If you have ever begun a new weight-training program and then found it difficult to walk down stairs for the following few days, you are familiar with the uncomfortable side effects of muscle strengthening. You might develop swollen muscles after weight training. You might also find that your strength and range of motion have decreased, and you feel stiffness and discomfort.
Exercising causes temporary inflammation and swelling as muscles fibers are broken down and rebuilt to increase strength.
Cause of Swelling After Workout
When a muscle lifts loads that it is unaccustomed to, the stress causes tiny tears in its fibers. These tears are a natural part of building stronger muscles because when the damage is repaired, the muscle fibers are rebuilt stronger than before. Almost immediately after exercise, white blood cells rush into the muscle to clear up the debris from the muscle damage, producing prostaglandins as a byproduct.
Prostaglandins is a hormone-like substance that causes pain and swelling. Along with white blood cells, fluids carrying other nutrients and enzymes rush into the muscle to support the rebuilding process. The extra fluids packed into the muscle also cause swelling after a workout.
Read more: Swollen Legs After Exercise
Eccentric Muscle Contractions
A muscle contraction has two parts: the concentric or "positive" phase (i.e., the "up" phase of a biceps curl) and the eccentric or "negative" phase (i.e., the "down" phase of a biceps curl). Multiple studies have demonstrated that eccentric contractions cause the most muscle damage, pain and swelling; the muscle must lengthen as it contracts.
Although weight training usually causes muscle soreness, the cumulative stress of eccentric contractions in weight-bearing endurance activities, such as running a marathon, can also cause muscle damage and swelling.
Delayed Onset Muscle Soreness
Swelling after exercise is a component of a condition called delayed-onset muscle soreness, or DOMS. In addition to swelling and soreness, DOMS can cause joint stiffness and temporary weakness in the affected muscles. Symptoms of DOMS typically set in between 24 to 72 hours after your workout and subside after a few days.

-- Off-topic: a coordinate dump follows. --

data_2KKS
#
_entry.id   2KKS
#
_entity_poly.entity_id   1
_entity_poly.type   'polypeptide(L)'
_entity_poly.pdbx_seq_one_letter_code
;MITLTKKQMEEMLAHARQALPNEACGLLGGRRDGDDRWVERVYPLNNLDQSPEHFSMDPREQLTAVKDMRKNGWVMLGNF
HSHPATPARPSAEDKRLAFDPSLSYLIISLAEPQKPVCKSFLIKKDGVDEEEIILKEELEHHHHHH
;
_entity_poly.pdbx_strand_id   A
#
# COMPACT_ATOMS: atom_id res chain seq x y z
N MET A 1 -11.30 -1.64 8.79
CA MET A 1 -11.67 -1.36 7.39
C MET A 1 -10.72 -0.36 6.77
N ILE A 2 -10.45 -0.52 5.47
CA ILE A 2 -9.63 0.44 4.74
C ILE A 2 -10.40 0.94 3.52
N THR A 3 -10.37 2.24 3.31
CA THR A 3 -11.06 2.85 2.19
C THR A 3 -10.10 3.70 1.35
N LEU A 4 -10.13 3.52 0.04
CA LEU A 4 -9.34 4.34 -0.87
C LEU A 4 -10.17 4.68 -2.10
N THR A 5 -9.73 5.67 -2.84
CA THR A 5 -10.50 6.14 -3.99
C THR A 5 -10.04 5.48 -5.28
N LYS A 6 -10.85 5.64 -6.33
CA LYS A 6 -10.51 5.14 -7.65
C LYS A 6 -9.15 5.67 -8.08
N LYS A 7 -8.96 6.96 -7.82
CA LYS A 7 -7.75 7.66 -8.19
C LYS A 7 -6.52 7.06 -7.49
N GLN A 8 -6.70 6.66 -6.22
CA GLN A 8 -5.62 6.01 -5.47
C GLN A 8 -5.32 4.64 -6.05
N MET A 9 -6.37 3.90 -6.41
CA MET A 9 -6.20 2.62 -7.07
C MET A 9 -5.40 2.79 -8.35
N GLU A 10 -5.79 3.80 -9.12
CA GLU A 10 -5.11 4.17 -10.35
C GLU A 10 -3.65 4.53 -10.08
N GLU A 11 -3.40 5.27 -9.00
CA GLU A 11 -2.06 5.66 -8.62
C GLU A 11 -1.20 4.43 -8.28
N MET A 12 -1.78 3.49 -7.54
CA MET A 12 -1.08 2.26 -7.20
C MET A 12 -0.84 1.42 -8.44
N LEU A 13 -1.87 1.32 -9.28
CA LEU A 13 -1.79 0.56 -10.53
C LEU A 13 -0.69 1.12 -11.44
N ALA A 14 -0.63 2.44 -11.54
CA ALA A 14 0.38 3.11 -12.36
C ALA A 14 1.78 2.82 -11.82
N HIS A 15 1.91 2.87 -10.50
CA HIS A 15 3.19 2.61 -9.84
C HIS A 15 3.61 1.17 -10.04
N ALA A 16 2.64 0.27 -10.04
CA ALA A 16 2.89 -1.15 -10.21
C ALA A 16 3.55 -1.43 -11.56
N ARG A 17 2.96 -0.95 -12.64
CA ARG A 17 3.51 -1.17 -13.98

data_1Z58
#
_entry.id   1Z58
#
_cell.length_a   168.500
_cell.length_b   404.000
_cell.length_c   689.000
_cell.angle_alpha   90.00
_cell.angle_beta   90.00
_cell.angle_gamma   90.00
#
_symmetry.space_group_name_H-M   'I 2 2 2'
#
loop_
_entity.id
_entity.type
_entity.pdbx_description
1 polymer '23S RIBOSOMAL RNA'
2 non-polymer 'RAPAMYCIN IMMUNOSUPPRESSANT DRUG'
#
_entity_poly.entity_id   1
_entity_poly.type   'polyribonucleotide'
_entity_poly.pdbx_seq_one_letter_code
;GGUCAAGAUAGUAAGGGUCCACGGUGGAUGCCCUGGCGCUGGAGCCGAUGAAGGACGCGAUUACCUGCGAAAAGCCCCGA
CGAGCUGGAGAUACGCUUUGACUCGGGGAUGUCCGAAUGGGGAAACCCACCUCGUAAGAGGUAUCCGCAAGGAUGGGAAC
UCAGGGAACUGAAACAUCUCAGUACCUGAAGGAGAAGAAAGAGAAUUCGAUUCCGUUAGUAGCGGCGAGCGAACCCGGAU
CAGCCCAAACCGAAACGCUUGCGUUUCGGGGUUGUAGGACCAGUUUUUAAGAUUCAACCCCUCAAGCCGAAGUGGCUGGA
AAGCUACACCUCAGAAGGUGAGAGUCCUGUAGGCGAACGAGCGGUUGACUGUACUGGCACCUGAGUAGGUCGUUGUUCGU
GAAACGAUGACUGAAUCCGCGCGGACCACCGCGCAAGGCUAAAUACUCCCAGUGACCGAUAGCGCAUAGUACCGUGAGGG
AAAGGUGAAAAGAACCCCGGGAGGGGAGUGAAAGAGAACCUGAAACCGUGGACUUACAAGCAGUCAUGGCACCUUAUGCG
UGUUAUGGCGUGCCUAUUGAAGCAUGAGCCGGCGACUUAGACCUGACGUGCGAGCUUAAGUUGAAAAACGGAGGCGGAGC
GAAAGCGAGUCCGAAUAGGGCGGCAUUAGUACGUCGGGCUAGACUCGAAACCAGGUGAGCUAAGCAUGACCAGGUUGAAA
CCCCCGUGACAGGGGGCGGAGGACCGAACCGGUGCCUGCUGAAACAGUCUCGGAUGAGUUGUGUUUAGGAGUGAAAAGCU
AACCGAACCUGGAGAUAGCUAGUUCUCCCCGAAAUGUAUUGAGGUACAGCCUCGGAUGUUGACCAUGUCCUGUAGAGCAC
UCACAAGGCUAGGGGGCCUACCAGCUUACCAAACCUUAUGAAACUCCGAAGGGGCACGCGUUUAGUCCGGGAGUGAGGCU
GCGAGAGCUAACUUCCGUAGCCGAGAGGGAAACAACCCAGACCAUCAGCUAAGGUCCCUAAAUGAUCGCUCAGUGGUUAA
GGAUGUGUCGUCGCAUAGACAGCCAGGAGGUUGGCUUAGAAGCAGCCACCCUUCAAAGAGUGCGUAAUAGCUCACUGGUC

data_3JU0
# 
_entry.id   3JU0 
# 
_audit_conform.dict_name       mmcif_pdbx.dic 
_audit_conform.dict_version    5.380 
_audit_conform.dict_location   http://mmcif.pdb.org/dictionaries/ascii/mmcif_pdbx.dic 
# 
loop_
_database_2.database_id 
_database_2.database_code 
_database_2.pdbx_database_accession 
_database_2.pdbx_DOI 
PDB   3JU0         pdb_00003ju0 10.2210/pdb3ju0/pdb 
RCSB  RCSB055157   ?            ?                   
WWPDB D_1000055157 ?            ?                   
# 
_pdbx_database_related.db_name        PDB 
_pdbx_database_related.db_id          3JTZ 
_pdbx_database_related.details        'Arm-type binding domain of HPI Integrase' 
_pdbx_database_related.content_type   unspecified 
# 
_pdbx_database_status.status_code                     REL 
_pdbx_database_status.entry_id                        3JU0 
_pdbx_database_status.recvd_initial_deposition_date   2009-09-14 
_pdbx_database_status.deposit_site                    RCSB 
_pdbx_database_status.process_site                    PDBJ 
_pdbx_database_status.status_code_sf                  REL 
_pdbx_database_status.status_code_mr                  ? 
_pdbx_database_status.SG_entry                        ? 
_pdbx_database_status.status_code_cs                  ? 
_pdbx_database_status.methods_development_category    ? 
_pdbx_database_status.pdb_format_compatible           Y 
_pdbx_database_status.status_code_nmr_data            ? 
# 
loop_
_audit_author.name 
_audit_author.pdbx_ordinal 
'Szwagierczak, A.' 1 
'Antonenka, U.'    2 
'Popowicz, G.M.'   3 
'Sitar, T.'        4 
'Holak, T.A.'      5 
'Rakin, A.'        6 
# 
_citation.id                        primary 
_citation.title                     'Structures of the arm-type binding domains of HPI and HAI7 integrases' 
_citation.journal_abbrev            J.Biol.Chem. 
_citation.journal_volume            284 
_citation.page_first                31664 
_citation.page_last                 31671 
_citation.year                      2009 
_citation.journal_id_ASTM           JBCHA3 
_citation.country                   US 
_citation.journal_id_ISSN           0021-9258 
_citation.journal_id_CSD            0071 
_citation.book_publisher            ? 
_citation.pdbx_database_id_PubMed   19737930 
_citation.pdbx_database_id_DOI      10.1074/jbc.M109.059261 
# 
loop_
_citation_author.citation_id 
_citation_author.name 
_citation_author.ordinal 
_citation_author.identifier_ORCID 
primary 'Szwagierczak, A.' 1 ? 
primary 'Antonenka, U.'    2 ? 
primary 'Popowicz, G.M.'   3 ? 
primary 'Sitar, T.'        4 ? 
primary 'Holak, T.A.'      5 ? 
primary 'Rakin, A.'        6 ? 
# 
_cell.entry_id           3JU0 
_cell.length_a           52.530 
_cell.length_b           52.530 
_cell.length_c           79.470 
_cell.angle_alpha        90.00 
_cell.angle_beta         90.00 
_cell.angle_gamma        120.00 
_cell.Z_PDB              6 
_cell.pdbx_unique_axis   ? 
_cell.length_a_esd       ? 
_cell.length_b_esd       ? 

Treatment for Muscle Swelling
Some athletes use anti-inflammatory drugs, massage or active recovery to relieve post-exercise muscle swelling and soreness. Anti-inflammatories may reduce swelling after a workout, but check with your doctor before taking any medications.
A study published in 2018 by Frontiers in Physiology found that massage helped reduce swelling caused by DOMS, even if it wasn't performed until several days after the workout. Compression garments, immersion in cold water and contrast baths alternating between warm and cold water also had a positive effect on DOMS.
Use Caution and Avoid Injury
Not all pain causes gain. Athletes must learn to tell the difference between swelling associated with recovery and swelling caused by injury. Acute injury causes sharp pain during exercise and immediate swelling. Swelling from injury is usually localized around a bone or joint.
Chronic injuries may not cause appreciable swelling, but pain will be greater during exercise than in the following days. If you suspect injury, seek medical advice and use rest, ice, compression and elevation (RICE) to relieve the swelling.
Read more: Water Retention in Muscles After Exercise
- Frontiers in Physiology: An Evidence-Based Approach for Choosing Post-Exercise Recovery Techniques to Reduce Markers of Muscle Damage, Soreness, Fatigue, and Inflammation: A Systematic Review With Meta-Analysis
- American College of Sports Medicine: Delayed Onset Muscle Soreness (DOMS)
- Mayo Clinic: Muscle Strains
- Applied Physiology, Nutrition, and Metabolism: The Effects of Ibuprofen on Muscle Hypertrophy, Strength, and Soreness During Resistance Training
- Journal of Athletic Training: Effects of Massage on Delayed-Onset Muscle Soreness, Wwelling, and Recovery of Muscle Function
- Journal of Athletic Training: Effects of Sport Massage on Limb Girth and Discomfort Associated with Eccentric Exercise